Decisions regarding curricular direction are often made by departmental committees comprised of faculty who are most closely associated with the curriculum. While knowledgeable about current direction, these faculty may not be positioned to accurately forecast future shifts in industry focus. By including employers, potential employers, alumni, students, and representatives from similar programs in the process, alternative views and opinions critical to the visioning process are generated. Penn State's recent efforts in program assessment will be outlined.
Dan T. Stearns
Dan T. Stearns
To strengthen students' ability to solve landscape problems creatively while working in group settings, faculty members in the landscape contracting program at The Pennsylvania State Univ. incorporated experiential learning through the construction of on-campus landscape projects between 1992 and 1994. Collaborative student groups developed landscape plans and built the projects. Partnering with other university units resulted in benefits essential to completion of the projects. Student evaluations were shared between the instructor and the students. The success of these projects has led to plarming future experiential projects.
Dan T. Stearns and Shirley M. Gryczuk
Certain principles that appear in examples of successful design create the structure around which landscape design education is woven. Concepts of balance, contrast, rhythm, dominance, unity, and order must be understood before quality &sign is produced, but these concepts are often difficult to explain in a classroom situation. Commercially available vi&o imaging software has proven to be a valuable tool in increasing student understanding of design principles. After scanning an actual site photograph, students add, delete, or modify plant materials and other amenities to strengthen the design principles as they relate to the specific site. Benefits of this method over traditional lecture or studio techniques include the ability to investigate a variety of sites and an increased ability to observe the inter-dependency of design principles. As modifications are made to strengthen one principle, the others are also affected in either a positive or negative manner.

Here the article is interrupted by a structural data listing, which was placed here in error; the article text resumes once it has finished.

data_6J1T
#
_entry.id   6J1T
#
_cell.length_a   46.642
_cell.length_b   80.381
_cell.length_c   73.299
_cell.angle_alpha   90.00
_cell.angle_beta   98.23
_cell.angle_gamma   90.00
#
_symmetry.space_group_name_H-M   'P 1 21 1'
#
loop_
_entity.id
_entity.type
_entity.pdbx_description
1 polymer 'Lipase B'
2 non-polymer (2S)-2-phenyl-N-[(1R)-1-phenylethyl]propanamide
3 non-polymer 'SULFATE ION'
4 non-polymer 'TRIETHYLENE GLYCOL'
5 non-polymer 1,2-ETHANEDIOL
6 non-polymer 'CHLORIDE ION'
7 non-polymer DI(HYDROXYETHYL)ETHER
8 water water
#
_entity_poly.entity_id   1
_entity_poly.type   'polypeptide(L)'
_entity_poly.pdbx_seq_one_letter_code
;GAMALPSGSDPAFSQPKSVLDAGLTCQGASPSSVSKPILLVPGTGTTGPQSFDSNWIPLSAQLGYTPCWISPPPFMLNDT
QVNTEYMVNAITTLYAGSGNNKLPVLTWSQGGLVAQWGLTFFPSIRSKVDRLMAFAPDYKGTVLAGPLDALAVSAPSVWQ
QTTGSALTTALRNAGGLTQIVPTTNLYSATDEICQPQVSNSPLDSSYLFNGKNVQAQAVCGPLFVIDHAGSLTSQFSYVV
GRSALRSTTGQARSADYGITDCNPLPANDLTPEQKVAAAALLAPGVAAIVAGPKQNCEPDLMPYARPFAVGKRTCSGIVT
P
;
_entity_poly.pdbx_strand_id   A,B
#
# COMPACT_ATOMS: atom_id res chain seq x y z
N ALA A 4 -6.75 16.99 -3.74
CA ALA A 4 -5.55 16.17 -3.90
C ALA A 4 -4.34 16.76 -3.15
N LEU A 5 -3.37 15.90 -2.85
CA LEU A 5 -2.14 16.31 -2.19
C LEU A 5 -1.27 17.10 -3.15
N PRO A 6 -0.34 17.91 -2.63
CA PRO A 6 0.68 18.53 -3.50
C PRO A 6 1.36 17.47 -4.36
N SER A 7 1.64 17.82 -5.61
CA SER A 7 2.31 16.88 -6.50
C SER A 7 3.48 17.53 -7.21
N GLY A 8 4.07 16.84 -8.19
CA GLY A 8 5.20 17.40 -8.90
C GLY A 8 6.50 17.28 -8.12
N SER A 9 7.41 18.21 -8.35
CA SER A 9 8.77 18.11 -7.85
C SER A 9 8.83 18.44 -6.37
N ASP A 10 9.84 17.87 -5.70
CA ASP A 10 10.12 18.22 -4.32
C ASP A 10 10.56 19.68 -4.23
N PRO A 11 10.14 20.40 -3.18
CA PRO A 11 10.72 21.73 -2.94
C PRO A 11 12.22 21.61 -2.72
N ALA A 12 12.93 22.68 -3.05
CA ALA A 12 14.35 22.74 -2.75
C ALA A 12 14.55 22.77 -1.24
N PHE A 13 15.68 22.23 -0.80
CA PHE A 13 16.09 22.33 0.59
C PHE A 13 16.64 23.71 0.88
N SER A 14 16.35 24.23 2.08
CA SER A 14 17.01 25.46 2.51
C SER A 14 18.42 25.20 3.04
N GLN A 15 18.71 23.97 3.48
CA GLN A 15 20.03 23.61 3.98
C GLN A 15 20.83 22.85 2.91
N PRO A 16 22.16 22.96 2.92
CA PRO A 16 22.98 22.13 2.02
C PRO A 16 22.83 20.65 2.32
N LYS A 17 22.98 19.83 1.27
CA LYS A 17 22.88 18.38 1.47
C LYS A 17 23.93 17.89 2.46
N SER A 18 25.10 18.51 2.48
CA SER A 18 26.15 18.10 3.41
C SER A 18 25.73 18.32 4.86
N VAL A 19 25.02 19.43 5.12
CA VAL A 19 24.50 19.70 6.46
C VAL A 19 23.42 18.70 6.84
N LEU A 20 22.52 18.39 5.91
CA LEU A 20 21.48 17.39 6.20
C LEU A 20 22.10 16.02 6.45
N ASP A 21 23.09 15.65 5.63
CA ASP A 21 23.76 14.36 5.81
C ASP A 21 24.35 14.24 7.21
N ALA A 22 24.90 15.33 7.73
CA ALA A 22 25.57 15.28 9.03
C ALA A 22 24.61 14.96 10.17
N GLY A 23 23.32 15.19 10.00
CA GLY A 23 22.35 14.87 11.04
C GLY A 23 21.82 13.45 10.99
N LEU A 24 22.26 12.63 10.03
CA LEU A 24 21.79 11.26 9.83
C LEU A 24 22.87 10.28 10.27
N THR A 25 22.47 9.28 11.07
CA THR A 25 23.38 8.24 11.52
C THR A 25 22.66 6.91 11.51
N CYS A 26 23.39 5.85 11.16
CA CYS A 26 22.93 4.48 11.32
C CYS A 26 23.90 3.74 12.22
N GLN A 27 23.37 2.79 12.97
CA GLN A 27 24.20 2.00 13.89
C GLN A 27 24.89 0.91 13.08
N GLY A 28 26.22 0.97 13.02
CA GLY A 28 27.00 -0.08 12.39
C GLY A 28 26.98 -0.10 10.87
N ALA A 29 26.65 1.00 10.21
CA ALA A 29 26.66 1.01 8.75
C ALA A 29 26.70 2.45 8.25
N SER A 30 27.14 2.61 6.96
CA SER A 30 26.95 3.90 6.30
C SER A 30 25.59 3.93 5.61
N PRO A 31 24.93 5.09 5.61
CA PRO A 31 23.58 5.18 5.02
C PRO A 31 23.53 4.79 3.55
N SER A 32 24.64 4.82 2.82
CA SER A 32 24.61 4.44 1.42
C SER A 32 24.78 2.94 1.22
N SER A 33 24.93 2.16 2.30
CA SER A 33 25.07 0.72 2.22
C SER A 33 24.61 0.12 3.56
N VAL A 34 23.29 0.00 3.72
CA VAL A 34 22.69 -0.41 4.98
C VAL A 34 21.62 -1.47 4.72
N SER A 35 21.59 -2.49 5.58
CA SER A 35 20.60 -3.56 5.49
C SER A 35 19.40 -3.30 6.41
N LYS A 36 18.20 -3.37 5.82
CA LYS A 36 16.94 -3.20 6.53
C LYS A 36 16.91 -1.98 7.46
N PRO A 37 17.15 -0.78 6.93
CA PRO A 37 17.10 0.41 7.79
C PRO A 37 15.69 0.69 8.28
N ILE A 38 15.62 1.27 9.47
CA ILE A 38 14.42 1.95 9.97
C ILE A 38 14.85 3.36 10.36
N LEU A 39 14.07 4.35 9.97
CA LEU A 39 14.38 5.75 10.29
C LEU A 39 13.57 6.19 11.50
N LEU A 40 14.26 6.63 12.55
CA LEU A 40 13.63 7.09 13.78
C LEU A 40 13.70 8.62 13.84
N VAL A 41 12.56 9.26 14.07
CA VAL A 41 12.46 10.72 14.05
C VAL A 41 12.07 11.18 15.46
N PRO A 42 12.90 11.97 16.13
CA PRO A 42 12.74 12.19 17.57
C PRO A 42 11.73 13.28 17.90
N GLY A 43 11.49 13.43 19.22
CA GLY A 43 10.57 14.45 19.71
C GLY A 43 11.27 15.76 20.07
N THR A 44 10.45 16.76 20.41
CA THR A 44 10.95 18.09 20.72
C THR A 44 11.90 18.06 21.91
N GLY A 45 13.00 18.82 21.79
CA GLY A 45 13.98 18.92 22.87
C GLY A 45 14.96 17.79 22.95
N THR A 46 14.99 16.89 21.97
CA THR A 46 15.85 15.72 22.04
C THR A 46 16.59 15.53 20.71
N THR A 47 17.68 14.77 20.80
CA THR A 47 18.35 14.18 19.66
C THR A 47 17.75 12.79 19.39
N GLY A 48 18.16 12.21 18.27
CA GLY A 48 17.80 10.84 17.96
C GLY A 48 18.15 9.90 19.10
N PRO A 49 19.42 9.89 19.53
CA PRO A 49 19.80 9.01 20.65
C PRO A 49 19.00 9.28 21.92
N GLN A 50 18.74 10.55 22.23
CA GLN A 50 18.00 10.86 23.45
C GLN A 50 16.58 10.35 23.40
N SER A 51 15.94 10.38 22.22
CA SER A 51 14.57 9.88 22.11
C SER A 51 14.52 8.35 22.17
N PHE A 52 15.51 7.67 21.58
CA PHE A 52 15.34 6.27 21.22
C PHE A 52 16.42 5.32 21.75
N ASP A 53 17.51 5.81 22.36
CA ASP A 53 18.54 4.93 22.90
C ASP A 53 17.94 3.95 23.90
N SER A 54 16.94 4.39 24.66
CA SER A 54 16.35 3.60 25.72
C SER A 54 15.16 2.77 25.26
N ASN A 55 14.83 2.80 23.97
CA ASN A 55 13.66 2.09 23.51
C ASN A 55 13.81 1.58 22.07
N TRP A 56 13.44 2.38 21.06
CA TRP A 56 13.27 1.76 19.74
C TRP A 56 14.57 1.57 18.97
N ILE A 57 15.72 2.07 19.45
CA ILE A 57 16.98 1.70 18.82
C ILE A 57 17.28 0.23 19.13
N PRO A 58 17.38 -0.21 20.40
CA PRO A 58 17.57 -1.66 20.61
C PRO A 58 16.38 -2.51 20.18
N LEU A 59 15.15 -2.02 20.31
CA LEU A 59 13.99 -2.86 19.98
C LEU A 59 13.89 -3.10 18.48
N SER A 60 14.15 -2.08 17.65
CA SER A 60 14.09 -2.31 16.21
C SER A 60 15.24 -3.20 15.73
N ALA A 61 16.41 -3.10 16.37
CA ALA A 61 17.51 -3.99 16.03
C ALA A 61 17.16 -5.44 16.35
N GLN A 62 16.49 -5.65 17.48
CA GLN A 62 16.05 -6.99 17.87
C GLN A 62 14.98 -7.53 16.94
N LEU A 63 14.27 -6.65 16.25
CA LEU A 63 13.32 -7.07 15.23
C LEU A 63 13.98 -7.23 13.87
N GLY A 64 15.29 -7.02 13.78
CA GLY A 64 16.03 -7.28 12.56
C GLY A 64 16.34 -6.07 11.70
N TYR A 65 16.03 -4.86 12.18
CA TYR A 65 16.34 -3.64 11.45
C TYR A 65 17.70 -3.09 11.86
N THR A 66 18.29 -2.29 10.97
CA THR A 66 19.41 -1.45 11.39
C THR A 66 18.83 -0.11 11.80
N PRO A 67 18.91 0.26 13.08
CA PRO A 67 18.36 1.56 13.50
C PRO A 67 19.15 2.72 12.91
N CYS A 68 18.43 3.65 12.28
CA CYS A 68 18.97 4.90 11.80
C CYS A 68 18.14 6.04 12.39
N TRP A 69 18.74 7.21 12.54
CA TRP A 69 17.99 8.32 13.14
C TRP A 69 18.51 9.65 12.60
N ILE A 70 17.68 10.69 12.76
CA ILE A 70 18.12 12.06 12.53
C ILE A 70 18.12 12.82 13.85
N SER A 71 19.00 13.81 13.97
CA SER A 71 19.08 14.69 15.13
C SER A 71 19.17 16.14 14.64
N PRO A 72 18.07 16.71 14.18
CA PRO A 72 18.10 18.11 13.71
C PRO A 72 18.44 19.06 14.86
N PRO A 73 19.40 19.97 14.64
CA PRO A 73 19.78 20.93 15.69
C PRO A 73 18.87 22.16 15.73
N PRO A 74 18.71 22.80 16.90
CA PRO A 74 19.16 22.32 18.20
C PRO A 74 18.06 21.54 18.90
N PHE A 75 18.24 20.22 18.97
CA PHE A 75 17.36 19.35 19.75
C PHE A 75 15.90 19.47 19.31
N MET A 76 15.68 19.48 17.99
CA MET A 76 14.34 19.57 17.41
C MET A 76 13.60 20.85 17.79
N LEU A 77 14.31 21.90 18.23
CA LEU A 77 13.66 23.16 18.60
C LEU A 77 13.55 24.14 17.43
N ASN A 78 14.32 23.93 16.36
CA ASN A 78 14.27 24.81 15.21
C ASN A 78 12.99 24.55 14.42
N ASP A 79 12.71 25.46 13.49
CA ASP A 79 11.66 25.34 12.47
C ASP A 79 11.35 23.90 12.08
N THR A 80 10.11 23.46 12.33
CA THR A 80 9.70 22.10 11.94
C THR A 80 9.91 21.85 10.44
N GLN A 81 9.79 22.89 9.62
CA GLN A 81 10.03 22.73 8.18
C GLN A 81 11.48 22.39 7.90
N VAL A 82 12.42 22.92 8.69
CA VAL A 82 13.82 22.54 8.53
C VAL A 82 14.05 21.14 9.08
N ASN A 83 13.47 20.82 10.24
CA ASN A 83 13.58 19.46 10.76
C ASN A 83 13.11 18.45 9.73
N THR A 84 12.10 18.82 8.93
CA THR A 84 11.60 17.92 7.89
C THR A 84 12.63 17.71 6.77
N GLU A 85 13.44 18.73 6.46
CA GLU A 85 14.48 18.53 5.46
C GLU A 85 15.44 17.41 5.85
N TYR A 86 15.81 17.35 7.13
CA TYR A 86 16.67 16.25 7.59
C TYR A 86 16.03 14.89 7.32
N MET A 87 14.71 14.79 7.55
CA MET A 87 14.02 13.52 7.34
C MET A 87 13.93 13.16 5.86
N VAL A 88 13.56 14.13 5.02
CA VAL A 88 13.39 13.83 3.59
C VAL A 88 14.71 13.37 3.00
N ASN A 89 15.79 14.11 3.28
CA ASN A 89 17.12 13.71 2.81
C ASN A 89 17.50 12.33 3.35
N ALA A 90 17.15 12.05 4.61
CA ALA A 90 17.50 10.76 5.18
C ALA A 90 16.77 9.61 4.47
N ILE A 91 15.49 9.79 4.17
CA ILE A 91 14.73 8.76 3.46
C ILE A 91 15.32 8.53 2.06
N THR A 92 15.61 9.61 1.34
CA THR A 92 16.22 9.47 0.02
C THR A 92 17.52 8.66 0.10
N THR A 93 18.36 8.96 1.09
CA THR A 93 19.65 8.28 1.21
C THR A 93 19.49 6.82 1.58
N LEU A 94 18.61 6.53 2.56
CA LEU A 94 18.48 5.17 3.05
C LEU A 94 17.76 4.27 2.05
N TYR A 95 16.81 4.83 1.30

Michael E. Reinert and Dan T. Stearns
ePortfolios are gaining popularity in academic communities worldwide. Purposes of ePortfolios include: converting student work from paper to digital format, thereby allowing it to be centrally organized, searchable, and transportable throughout their academic lives and careers; promoting student centered learning and reflection; improving advising; and career planning and resume building. Pennsylvania State University is investing in the use of ePortfolios in course work throughout the university system. To facilitate these efforts, the university provides all students and faculty with 500 MB of hosted web space to create and share their portfolios. One of the courses using ePortfolios is Horticulture 120, Computer Applications for Landscape Contracting, in the Landscape Contracting program. Outcomes of implementing ePortfolios include increased availability of student work to potential employers, enhanced recruiting through displays of student work, and enabled reflection on completed work. Students showed improved quality in project work because their projects would be publicly available through the Internet to potential employers, faculty, family, and other students.